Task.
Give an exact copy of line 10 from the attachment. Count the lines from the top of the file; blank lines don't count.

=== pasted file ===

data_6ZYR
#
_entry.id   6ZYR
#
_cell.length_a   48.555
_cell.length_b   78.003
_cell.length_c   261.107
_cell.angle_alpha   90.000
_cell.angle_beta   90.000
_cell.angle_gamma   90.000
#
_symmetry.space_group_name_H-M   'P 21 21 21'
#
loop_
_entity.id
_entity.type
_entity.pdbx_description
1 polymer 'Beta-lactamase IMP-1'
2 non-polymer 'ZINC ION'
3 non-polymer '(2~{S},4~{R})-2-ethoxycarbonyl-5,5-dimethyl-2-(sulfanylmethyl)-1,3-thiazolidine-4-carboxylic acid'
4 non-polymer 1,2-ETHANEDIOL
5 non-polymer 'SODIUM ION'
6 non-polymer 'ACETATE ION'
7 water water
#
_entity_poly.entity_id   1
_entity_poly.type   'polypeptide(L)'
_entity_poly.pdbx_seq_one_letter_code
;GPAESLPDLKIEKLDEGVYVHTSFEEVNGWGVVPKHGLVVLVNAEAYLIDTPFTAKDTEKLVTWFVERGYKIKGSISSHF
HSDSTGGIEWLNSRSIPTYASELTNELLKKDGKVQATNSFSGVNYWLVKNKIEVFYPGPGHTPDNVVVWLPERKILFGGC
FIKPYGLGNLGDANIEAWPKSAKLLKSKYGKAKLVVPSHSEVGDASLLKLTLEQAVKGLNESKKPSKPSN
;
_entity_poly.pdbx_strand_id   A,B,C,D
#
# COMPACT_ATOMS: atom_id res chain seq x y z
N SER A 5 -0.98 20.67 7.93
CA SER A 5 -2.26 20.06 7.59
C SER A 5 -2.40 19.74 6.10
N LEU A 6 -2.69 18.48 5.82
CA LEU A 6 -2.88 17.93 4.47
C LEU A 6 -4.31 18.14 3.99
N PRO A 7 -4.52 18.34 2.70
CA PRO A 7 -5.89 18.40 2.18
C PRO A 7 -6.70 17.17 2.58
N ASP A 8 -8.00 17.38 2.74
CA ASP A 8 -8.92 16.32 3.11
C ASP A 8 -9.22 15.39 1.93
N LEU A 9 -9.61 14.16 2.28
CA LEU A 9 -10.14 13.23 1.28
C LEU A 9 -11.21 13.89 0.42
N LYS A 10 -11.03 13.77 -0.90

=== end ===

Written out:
_cell.angle_gamma   90.000